One study found that reducing stress through yoga can also help alleviate symptoms of depression in those with major depressive disorder. This is excellent news, as the holiday season can impact people’s mental and emotional state. Here are eight beginner-friendly yoga poses you can do right at home to begin alleviating holiday stress today, including tree pose, crescent warrior, and downward-facing dog. Taking a beginner’s Hatha yoga class would be an excellent way to sneak away from the hustle and bustle of the season and take some time for yourself. 

The Power of Positive Thinking and Visualization

The mind has the power to reframe thoughts and visualize desired outcomes. Positive thinking and visualization can both be avenues for achieving peace of mind during stressful times when people tend to think negative thoughts. Positive thinking involves taking negative self-talk and reframing it in a positive light. Implementing this, even in small bits, could help you decrease stress in your daily life or in heightened times such as the holidays. 

Visualization, or imagery, is conjuring up images, sounds, smells, and feelings in your mind or things that bring you peace, love, joy, and fulfillment. You can think of this as daydreaming with intention. Practicing this can allow you to mentally remove yourself from stressful situations and find pockets of calmness. 

Step-By-Step Guide to Visualization

Here is a 6-step guide to visualization: 

1) Beginning as you would with meditation. Find a quiet space with no noise or distractions. 

2) Sit or lie down in a quiet and comfortable position. 

3) Engage in a relaxing breathing pattern- deep and slow breaths in and out. 

4) Prepare a script to be read. The script should guide you through your desired visualization. 

5) Practice. The more reps you get in, the better prepared you will be at peak times of stress. 

Suppose worry and anxiety over the holidays induce stress. In that case, research has shown that participants had reduced incidences of anxiety and worry within one week of implementing positive thinking with or without visualizations. This easy-to-execute practice can provide abundant relief at no cost and minimal effort.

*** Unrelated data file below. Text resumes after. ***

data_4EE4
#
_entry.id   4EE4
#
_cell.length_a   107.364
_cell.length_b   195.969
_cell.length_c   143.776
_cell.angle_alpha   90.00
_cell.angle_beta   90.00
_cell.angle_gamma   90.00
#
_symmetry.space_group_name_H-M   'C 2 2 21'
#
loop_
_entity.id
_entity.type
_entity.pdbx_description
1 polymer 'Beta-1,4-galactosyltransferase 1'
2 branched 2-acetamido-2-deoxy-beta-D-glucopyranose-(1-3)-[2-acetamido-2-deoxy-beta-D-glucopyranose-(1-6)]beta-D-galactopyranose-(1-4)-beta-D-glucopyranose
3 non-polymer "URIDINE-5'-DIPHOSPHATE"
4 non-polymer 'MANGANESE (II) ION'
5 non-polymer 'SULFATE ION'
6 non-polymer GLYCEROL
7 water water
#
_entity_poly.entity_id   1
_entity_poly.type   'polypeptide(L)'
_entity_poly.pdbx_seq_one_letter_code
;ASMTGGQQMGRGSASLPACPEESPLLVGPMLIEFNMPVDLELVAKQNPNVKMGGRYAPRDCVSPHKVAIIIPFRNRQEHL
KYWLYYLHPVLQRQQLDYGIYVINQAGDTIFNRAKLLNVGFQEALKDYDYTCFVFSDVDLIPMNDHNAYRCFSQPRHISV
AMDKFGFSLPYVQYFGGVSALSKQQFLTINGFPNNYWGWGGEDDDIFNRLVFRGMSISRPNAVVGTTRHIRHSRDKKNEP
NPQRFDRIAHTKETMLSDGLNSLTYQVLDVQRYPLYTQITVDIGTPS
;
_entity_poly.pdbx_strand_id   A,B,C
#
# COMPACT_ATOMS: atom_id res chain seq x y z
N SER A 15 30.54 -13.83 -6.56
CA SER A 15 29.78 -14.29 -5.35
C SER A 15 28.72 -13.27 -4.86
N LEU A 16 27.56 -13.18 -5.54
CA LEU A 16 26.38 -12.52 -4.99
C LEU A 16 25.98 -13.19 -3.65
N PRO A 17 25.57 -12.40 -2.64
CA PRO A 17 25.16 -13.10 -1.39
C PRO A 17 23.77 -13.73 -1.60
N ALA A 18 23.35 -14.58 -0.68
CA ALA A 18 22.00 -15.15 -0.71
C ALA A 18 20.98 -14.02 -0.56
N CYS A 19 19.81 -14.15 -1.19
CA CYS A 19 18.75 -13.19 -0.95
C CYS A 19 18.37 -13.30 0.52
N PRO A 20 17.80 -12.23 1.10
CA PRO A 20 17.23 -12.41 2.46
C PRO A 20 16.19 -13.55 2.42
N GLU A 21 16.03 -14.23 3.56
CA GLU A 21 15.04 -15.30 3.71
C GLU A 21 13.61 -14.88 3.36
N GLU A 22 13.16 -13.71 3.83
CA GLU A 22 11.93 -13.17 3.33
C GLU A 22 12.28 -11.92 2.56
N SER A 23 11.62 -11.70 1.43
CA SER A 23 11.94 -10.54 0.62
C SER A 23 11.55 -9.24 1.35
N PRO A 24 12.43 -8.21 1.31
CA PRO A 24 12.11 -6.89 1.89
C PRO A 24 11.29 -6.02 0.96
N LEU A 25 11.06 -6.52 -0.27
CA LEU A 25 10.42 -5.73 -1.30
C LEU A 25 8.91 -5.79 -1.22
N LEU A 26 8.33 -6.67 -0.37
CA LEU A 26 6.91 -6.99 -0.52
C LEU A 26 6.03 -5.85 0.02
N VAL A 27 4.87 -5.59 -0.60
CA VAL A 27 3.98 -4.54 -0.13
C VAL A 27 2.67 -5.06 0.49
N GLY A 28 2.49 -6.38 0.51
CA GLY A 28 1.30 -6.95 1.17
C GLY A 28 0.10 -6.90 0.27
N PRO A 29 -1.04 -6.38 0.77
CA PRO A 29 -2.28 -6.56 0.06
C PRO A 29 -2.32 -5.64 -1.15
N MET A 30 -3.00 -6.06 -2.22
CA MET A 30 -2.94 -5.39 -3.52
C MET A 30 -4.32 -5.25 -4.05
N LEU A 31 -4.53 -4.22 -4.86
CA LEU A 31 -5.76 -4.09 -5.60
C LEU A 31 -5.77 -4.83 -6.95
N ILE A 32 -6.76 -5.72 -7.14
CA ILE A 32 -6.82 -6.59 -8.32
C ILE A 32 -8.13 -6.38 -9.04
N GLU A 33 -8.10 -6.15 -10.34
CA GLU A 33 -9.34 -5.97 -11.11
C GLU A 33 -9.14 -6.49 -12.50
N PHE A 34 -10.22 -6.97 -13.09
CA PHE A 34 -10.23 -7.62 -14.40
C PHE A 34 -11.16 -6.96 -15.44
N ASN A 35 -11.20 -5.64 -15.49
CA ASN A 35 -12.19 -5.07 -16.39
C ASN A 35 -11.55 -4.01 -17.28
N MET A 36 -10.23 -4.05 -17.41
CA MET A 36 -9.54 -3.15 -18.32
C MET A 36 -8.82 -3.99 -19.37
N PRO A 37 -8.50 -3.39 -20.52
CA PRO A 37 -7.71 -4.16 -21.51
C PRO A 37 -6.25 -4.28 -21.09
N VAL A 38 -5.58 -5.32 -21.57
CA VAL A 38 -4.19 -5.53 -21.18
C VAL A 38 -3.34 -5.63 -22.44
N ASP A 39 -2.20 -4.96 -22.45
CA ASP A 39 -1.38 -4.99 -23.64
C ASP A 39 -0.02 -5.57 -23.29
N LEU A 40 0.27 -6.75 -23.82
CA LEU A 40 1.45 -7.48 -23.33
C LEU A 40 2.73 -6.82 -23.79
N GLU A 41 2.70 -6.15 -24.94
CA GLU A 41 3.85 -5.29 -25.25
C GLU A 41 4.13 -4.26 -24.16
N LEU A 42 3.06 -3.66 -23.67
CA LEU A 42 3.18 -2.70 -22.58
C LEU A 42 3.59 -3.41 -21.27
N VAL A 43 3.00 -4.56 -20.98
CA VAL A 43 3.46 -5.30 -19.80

Cultivating Healthy Habits and Boundaries

Creating or maintaining healthy habits and boundaries can significantly reduce the detriments of holiday stress. Habits are the little things you do daily, such as your diet, hydration, sleep, community involvement, and work/life balance, that add up to make a significant impact on your quality of life. People tend to set aside their everyday routines during the holiday, like exercising and making nutritious meals at home. Sticking with your routine as much as possible can help your body maintain a familiarity that assists self-regulation. It’s okay to enjoy some holiday treats, but remind yourself often how well your body feels when you stick to a nutrition plan that keeps you thriving. 

Setting boundaries during the holidays can help minimize stress. Planning for what your holiday season will look like, how many commitments you’ll make that are still in alignment with your well-being, saying no when you feel like a “holiday obligation” does not sit right with you, and taking breaks from what is inducing stress, are all ways in which you can enjoy the holiday season but still protect your peace. 


Mind-Body Techniques For Holiday Stress

Experiencing stress in life is inevitable but does not have to be debilitating during the holidays. If you know this season induces stress, I encourage you to step back and evaluate how to prevent, mitigate, and support yourself during this time. You may find more joy in the holiday season by incorporating breathwork, meditation, mindful movements such as yoga, reframing your mindset with positivity and optimistic visualization, and honoring your habits and boundaries. While it may not be easy, embracing relaxation during the holidays may be the greatest gift you can give yourself!

The information provided is not intended to be a substitute for professional medical advice. Always consult with your doctor or other qualified healthcare provider before taking any dietary supplement or making any changes to your diet or exercise routine.